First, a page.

Sohini Sen

"We have faced more difficult marketing challenges for Nutella elsewhere than in India": Emanuele Fiordalisi, marketing head, Ferrero India

When Italian chocolate brand Ferrero entered India in 2004, it started with small, cautious steps. Starting with the kid's favourite Kinder Joy and the mouth freshener Tic Tac, Ferrero slowly built up its portfolio in the country. Kinder Joy became synonymous with the surprise toys hidden inside, while, over the years, Tic Tac incorporated Indian flavours. Its flagship product, Ferrero Rocher tried to build a market for luxury chocolates and promote itself as a replacement for sweets.

Most recently, Nutella - the hazelnut spread - has caught the fancy of the urban youth who use it in innovative ways to make breakfast more interesting. But, India's contribution to Ferrero's At Ferrero, the belief is: members of the top management only help. The products do the talking, whether it's in the market or on mass media - (that's why you don't see Fiordalisi's photo in this interview!) But he did do a lot of talking when we quizzed him about his brands.


Edited Excerpts

Ferrero launched the Kinder Magic App recently. It isn't something a chocolate brand would do. So, who exactly are you trying to talk to here?

It is a kind of environment which is for both kids and parents. Each member of the family can register on it individually. The kids can have their own 'avataars' and they can then experience different sections. There are also stories which kids can listen to, or drawing and animations. The parents can also record stories on the app, which can be played back maybe when their children are going to sleep. We are looking at it as an edutainment platform. Kids can paint, they can learn English through our mascot who gives Hindi- English lessons, they can learn about sports and nature etc. There is parental control so that they can fix and limit the time the children can access it. A separate section for parents talks about the Kinder values. Because our product may be for the kids, we need to assure mothers that it is made from high-quality ingredients. There is also a common section where both parents and kids can upload pictures and videos, can chat, share experiences or content and arrange meet-ups with other parents in the area.

When you speak about kids, who are they? Are your ads targetted towards kids who decide which chocolate to buy or the parents who actually spend the money?

Our core target is kids, between 3 to 10 years. The communication is targetted at both moms and kids. The consumer is the kid who enjoys the chocolate as well as experiences the surprise or toy. Moms need to know about the quality of the chocolate, the safety of the toy, the fact that we are not putting in any preservatives or colours. So, in a way, it is a dual target.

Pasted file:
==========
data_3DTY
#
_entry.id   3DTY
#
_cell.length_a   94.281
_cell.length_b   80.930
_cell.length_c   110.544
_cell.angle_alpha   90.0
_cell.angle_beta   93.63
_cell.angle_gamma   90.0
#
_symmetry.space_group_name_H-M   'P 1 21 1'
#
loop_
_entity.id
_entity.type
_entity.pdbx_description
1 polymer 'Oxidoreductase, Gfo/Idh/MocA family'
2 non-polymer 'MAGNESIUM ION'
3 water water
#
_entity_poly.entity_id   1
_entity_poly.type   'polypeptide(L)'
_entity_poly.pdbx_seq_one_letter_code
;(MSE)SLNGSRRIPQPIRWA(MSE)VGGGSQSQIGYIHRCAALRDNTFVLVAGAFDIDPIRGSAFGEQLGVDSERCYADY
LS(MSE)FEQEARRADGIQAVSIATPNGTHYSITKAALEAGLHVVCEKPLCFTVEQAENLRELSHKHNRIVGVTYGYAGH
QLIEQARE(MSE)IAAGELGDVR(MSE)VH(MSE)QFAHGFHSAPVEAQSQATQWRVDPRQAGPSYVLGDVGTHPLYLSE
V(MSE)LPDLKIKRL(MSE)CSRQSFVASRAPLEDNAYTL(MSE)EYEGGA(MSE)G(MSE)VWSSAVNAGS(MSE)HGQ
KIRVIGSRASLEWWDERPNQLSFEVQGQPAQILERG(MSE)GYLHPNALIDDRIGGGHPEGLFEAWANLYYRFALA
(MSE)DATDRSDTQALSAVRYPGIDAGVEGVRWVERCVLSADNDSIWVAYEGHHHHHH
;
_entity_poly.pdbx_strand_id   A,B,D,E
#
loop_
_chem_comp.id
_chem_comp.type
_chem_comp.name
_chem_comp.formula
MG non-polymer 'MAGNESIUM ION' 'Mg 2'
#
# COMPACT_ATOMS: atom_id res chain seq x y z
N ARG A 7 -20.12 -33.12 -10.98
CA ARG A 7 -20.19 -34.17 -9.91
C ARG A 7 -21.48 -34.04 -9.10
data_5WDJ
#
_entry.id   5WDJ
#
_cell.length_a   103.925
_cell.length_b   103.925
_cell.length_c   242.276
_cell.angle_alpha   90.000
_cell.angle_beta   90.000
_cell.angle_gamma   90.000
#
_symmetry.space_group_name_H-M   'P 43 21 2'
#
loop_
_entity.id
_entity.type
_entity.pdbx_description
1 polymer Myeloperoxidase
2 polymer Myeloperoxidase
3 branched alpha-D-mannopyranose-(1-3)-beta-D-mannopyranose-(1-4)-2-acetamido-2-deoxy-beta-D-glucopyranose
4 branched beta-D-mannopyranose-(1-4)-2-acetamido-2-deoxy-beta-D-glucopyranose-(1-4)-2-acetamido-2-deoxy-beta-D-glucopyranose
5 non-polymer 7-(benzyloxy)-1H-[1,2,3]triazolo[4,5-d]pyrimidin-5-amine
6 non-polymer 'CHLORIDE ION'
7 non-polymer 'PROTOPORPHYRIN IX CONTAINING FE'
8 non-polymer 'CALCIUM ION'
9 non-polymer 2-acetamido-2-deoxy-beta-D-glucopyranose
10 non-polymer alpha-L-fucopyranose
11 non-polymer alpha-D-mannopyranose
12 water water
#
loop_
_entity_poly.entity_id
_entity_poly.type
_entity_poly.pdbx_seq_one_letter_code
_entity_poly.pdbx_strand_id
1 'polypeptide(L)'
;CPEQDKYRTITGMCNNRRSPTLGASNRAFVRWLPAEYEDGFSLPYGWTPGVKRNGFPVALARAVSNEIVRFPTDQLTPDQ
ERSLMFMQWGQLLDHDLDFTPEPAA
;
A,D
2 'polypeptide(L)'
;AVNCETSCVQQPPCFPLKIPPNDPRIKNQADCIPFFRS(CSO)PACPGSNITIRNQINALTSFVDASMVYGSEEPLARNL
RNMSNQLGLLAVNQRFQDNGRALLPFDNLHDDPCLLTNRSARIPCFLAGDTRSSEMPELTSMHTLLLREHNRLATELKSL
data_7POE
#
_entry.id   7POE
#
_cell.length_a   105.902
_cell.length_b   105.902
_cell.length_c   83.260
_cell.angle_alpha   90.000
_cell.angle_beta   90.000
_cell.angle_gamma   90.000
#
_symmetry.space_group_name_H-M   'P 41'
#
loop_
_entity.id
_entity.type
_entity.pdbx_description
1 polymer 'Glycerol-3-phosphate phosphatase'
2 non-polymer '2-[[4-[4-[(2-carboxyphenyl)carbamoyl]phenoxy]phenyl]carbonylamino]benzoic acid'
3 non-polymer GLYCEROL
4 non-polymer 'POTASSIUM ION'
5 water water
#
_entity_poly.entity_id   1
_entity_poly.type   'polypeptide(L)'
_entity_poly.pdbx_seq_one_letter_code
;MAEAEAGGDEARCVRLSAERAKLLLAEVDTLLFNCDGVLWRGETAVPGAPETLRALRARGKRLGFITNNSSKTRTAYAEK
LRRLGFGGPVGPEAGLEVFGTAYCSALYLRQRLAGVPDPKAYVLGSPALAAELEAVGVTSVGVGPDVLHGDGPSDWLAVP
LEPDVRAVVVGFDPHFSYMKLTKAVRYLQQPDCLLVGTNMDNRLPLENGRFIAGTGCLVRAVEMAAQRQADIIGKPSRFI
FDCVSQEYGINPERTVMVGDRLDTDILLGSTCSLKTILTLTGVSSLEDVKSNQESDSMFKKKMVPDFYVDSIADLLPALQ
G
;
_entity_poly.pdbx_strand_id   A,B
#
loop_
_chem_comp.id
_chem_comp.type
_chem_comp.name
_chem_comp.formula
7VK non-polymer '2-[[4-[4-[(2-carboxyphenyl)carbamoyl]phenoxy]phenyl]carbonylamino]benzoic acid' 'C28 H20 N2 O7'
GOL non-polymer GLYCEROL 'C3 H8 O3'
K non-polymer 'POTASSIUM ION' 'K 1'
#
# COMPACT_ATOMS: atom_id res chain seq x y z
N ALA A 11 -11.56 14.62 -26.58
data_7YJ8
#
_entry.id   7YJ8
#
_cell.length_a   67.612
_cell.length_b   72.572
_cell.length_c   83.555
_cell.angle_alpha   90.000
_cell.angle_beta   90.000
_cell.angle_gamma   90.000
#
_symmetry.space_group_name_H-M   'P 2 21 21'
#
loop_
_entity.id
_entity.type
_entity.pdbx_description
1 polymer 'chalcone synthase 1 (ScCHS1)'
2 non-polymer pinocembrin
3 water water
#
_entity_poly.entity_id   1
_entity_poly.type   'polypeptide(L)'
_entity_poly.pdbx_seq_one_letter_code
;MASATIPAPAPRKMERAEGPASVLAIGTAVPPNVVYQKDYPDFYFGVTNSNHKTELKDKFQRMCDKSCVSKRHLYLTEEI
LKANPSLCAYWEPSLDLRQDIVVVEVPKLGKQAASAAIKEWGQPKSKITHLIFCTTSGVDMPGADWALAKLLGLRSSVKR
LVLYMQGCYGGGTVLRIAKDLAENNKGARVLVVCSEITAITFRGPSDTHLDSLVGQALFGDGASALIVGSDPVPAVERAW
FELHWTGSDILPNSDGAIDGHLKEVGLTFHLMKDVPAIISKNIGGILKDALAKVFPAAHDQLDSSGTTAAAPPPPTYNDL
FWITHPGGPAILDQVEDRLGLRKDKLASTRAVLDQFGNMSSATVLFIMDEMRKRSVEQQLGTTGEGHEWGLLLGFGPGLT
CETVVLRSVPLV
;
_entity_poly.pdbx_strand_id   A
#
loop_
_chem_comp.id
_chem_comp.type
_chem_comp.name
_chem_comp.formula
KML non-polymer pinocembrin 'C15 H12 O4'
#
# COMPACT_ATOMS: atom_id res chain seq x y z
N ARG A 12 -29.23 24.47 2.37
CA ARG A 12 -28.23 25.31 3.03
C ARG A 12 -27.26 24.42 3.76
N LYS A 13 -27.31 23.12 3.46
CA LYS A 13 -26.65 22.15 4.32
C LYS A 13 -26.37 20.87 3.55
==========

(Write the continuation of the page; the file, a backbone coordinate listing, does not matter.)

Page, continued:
What kind of media planning do you do then?

Since we are speaking to both the kid and the parent, we advertise both on kids channels, as well as regular channels on prime-time - late afternoons and evenings when we advertise on channels which mothers are likely to watch. Overall, we are adjusting our message to both.

Kinder Joy is something that kids actually buy more for the toy than just the chocolate. Has that been a strategy?

Our product is about two parts or souls. First is the food part or chocolate, for which we use creamy milk. But, of course, there is a lot of excitement about the Surprise. They want to know what is inside, and once they open it they can assemble the toy themselves. The toys themselves are changed every three-four months. But, the toy lasts more than the chocolate, also in the child's mind.

A part of the marketing team in the company focusses on the creation of the toys. It is a strong part of our research. We need to understand the clients and get to know what is strong in one country, and maybe not as strong in other countries. Then, there are some engineers and stylists who create the toys so that there can be a 'family of toys'. In India, we have Ringy Pony toys, where you can play with the Pony and even use the ring as jewellery. For the boys, we have Future Bikes - sort of like futuristic super-bikes. Some toys are licensed like the ones we have with Mattel, others are made by Ferrero.

"We have faced more difficult marketing challenges for Nutella elsewhere than in India": Emanuele Fiordalisi, marketing head, Ferrero India
You launched Tic Tac in Elaichi flavour. How much of effort and local insight goes into marketing and product designing?

Even though Ferrero is a global company, we are trying to accommodate and satisfy local needs and local insights. India itself is a big country. There are a lot of differences in habits, choices and behaviours in South, North and East markets. But, there are some commonalities. For example, for Tic Tac's flavour strategy, in the last few years we have done a lot of research with the consumers to understand what can be successful from a flavour point of view. Elaichi was introduced because it was a flavour Indians already used, and yet is close to our positioning of a mouth freshener.